About this object

A statue of a female goddess, identified as Aphrodite because of the dolphin by her left slightly bent leg. The goddess stands in a frontal pose, her head slightly tilts down and to the left. Her right arm is on her projecting right hip, the weight of her body is on her right. The left leg is bent with the foot arched.The upper part of her body is naked with a loose mantle, around her hips and legs. The drapery has some dramatic folds below the left arm and foot but its overall arrangement around the body is less convincing. Her oval face lacks any distinct features, the eyes are open and flat and the mouth is very small. She wears a diadem on her head, an indication of her divine status. She has a puntello on her right shoulder, probably used to attach the veil. She also wears a snake bracelet high on her left upper arm. The statue may be based on the type, discussed by Pausanias and known as 'Euploia' for the marine attributes shown. Scholars have attributed the original to either Praxiteles, Lysippos or an unknown Hellenistic master. The statue is more likely a Roman copy of an original of about 340 BC. The Roman examples of this type would have been used in a bath or a gymnasium context. There are traces of water use around the dolphin's mouth.

Object specifics

  • Type
    Art
  • Culture
    Roman
  • Artist/Maker
    Unknown or unrecorded
  • Place made
    Europe: Southern Europe: Italy: Rome
  • Date made
    Unknown or unrecorded
  • Materials
    Marble
  • Location
    Item not currently on display
  • Acquisition
    Gift of Col. Joseph W Weld, 1959
  • Collector
    Henry Blundell
  • Place collected
    Europe: Northern Europe: UK: England: London
  • Date collected
    1800-06
  • Measurements
    1250 mm x 470 mm x 230 mm
  • Note
    Blundell identified the statuette as Galatea, the sea nymph who attacted a mortal shepherd. In his account he drew from Ovid's Metamorphoses and greatly admired the statuette.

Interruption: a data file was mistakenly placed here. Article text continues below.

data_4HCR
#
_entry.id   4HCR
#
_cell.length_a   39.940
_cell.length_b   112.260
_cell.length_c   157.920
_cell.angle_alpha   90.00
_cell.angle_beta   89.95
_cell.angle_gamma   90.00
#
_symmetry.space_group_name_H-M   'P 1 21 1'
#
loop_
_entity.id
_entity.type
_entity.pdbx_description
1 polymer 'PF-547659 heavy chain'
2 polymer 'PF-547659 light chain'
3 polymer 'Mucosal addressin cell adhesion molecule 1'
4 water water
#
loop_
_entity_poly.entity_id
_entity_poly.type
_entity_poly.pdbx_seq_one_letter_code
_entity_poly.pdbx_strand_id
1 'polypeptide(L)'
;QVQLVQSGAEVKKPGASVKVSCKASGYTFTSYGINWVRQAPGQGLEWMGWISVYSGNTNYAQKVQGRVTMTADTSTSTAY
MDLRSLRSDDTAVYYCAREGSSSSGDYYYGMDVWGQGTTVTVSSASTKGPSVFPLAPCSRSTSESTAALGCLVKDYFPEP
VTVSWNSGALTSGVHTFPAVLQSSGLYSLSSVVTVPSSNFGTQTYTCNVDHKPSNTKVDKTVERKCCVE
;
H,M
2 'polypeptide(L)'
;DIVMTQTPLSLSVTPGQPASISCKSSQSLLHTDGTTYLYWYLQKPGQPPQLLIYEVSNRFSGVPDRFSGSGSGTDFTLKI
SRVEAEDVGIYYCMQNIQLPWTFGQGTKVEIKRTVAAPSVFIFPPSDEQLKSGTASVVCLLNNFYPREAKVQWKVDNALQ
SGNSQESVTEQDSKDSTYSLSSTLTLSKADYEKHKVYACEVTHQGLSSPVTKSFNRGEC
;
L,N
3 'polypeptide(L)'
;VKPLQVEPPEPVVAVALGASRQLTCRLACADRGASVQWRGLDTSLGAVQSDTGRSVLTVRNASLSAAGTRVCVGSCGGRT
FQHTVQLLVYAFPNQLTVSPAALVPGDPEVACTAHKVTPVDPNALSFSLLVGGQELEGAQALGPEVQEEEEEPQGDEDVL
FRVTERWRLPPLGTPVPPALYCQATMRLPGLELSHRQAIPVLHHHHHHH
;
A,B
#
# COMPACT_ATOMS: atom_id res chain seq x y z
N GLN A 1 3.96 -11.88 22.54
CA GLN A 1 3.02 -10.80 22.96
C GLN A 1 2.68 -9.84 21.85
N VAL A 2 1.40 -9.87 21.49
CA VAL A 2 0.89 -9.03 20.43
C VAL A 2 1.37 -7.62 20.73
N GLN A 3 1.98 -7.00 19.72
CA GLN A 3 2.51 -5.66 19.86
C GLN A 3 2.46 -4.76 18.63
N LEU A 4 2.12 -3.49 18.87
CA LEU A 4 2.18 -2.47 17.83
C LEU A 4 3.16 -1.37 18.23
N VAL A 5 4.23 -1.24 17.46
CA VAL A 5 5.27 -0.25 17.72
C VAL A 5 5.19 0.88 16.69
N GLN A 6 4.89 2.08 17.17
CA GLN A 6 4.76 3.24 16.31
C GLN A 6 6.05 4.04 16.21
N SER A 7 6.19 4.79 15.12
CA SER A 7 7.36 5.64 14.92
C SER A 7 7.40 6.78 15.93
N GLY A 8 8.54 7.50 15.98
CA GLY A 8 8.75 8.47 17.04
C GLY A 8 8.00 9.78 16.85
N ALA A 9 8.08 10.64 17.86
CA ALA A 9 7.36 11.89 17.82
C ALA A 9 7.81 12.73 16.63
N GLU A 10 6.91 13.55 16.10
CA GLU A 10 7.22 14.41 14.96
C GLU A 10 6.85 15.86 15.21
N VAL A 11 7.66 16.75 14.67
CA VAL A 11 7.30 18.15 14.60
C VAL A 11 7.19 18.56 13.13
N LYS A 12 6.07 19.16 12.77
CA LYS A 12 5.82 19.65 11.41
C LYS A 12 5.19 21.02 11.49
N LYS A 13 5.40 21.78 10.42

• Related people
    Henry Blundell (Collector, previous owner); 1st Lord Cawdor (Previous owner); Joseph William Col Sir Weld (Previous owner)

Explore related

Publications

  • A Catalogue of the Ancient Marbles at Ince Blundell Hall

    Ashmole, Bernard

    Author: Ashmole, Bernard
    Publisher: Clarendon Press
    Date: 1929
    Description: An illustrated catalogue of the ancient sculptures collected by Henry Blundell and formerly at Ince Blundell Hall.

  • Ancient Marbles in Great Britain

    Michaelis, A

    Author: Michaelis, A
    Publisher: Cambridge University Press
    Date: 1882
    Description:

  • Greek Sculpture: the Late Classical period

    Boardman, J

    Author: Boardman, J
    Publisher: Thames and Hudson Ltd
    Date: 1995
    Description:

  • Lexicon iconographicum mythologiae classicae

    Author:
    Publisher: Artemis
    Date: 1981
    Description:

  • Notes on a New Edition of Michaelis: Ancient Marbles in Great Britain

    Vermeule, C; von Bothmer, D

    Author: Vermeule, C; von Bothmer, D
    Publisher:
    Date: 1959-04
    Description:

  • The Ince Blundell collection of classical sculpture Volume III-The ideal sculpture

    Bartman, Elizabeth

    Author: Bartman, Elizabeth
    Publisher: Liverpool University Press
    Date: 2017
    Description:

  • The Two Sided Lake

    Author:
    Publisher: Liverpool University Press
    Date: 2016
    Description:

Events

  • Sale of the effects of 1st Baron Cawdor

    Start date: 1800-06
    End date: 1800-06
    Description: Sale of the effects of John Campbell, 1st Baron Cawdor, in London.

Ownership

Previous owners

  • Joseph William Col Sir Weld

    Owned from: 1958
    How acquired: Unknown or unrecorded
    Owned until: 1959
    Disposal method: Unknown or unrecorded
  • Henry Blundell

    Owned from: 1800-06
    How acquired: Unknown or unrecorded
    Owned until: 1810
    Disposal method: Unknown or unrecorded
  • 1st Lord Cawdor

    Owned from: Unknown or unrecorded
    How acquired: Unknown or unrecorded
    Owned until: 1800-06
    Disposal method: Unknown or unrecorded
Object view = Humanities
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